Action Coalition is making a difference
Last summer, the watchword in the presidential election was "change." David Canter and Tripp Burgunder, both 24 years old, wanted to be a part of that change, but they grew frustrated at how few opportunities there were for young people to get involved in the community.
So they decided to do something about it.
The University of Baltimore Law School students, along with some of their friends, formed the Young Persons' Action Coalition and started voter registration and education drives on campus.
"We wanted to get involved. We wanted to do things," said Mr. Canter. "But there weren't a lot of outlets to participate. Basically, we wanted to make a difference."
With a results-oriented approach, the 40-member group is looking to make changes on a community level wherever it can. (( The voting drives were just the beginning.
Recycling was next. Before YPAC came along, the law school campus had had no recycling program. The group designed a plan to recycle paper, and collected and transported all the materials themselves to a recycling facility.
Responding to YPAC's plan, the university picked up the program and has now hired a full-time employee to manage recycling for the entire campus.
"It's all about taking the initiative," said Mr. Canter. "Don't look to others if you see a problem. Fix it yourself.
"No matter how small, we just try to pick achievable projects and practice success."
For both Mr. Canter and Mr. Burgunder, it was concern for the future and skepticism about the older generation that prompted them to start YPAC.
"They've left us with a somewhat disappointing legacy," admitted Mr. Canter, pointing to government gridlock, the growing deficit and an increasing environmental crisis as problems his generation will have to face in the future.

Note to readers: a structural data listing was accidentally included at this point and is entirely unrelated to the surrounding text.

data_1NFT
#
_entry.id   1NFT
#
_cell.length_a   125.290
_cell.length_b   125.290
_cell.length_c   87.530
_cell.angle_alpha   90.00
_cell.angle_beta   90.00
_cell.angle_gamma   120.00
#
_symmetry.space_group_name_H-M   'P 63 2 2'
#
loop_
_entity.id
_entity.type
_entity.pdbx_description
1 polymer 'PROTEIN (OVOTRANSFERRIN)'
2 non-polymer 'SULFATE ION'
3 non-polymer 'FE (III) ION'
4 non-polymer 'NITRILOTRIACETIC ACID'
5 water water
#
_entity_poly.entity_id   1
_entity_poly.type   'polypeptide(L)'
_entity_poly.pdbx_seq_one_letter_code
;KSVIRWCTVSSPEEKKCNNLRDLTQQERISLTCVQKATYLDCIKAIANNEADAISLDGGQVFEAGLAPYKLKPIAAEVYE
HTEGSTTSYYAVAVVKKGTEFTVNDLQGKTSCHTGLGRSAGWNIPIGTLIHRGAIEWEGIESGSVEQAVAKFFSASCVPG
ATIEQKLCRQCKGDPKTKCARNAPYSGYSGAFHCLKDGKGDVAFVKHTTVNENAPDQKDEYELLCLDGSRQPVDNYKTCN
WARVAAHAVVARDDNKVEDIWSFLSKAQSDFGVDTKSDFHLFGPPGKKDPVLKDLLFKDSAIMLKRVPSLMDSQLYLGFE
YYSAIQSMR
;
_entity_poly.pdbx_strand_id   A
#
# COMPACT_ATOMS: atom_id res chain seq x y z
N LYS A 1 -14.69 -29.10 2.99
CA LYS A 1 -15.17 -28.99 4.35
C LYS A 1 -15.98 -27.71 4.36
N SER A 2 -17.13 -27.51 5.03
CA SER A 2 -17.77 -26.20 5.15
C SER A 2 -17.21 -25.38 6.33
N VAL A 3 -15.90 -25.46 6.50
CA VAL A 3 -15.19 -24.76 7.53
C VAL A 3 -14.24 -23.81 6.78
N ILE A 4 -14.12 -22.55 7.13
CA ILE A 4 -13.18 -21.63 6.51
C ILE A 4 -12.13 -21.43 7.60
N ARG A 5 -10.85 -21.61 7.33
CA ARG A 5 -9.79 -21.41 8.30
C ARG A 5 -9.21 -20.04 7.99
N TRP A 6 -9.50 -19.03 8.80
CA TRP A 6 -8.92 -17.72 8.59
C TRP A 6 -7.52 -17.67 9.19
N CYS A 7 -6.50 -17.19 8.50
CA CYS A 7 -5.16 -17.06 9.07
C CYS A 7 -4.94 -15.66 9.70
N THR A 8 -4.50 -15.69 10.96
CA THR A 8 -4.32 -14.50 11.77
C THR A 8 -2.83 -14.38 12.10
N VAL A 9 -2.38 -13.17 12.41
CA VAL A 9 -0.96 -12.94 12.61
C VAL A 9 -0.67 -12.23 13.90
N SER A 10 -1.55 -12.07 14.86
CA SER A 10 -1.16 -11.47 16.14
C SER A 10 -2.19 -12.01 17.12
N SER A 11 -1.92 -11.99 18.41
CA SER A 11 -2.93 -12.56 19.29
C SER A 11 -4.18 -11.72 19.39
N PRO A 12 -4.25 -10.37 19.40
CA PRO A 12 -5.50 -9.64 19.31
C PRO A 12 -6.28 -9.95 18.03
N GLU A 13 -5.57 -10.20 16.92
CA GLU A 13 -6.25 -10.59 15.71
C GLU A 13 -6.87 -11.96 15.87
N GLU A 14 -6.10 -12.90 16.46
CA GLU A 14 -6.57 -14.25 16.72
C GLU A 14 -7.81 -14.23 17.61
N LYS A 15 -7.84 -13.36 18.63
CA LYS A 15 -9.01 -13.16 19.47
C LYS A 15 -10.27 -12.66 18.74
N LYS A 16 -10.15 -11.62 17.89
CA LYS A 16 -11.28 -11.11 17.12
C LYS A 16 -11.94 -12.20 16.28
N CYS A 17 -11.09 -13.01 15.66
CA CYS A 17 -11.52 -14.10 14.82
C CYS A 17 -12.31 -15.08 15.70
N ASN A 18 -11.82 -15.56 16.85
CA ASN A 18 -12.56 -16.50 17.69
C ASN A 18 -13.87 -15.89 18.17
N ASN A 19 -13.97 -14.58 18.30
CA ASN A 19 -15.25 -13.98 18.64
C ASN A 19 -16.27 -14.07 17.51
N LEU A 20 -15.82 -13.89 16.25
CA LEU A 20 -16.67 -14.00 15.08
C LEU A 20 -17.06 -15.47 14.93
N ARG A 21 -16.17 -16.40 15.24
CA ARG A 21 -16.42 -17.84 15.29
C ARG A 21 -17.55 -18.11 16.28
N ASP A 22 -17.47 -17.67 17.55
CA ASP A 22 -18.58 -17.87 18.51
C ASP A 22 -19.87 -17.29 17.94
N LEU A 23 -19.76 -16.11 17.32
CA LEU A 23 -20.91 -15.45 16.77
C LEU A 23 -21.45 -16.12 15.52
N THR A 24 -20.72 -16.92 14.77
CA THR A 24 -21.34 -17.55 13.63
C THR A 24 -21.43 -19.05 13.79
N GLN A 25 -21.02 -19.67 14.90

"I think there needs to be some fresh ideas in government," agreed Mr. Burgunder. "I think there's a place for people our age to have a profound impact on government and to solve problems." Janine Morris and Robert Ukkelberg lead different lives, but they have two things in common -- they are both part of the twentysomething generation, and they both spend their lunch hour delivering meals to homebound AIDS patients.
Ms. Morris, 22, and Mr. Ukkelberg, 29, are part of a group of 22 volunteers who deliver food for Moveable Feast, an organization providing dinner five days a week for 104 people with AIDS who cannot get out on their own.
For Ms. Morris, who began delivering meals two months ago, this was the first time she had come in contact with someone suffering with acquired immune deficiency syndrome.
"It was kind of an eye-opener when I first walked in," she said. "It's kind of a shock to see people in their 30s this sick."
Ms. Morris delivers meals two days a week to people in varying degrees of illness, but she said all of them are always happy to see her.
"The people that I've met are really appreciative," she said. "I'm like a familiar face for them."
Mr. Ukkelberg, who delivers four days a week, said he wasn't sure what to expect when he first volunteered four months ago, but the experience has changed the way he sees people.
"It's not as scary as I thought. I'm growing more open to people no matter what disease they have," he said.
"It turned out to be something both rewarding and convenient at the same time. Instead of doing the same old thing of working for myself," he added, "I can do something for somebody else."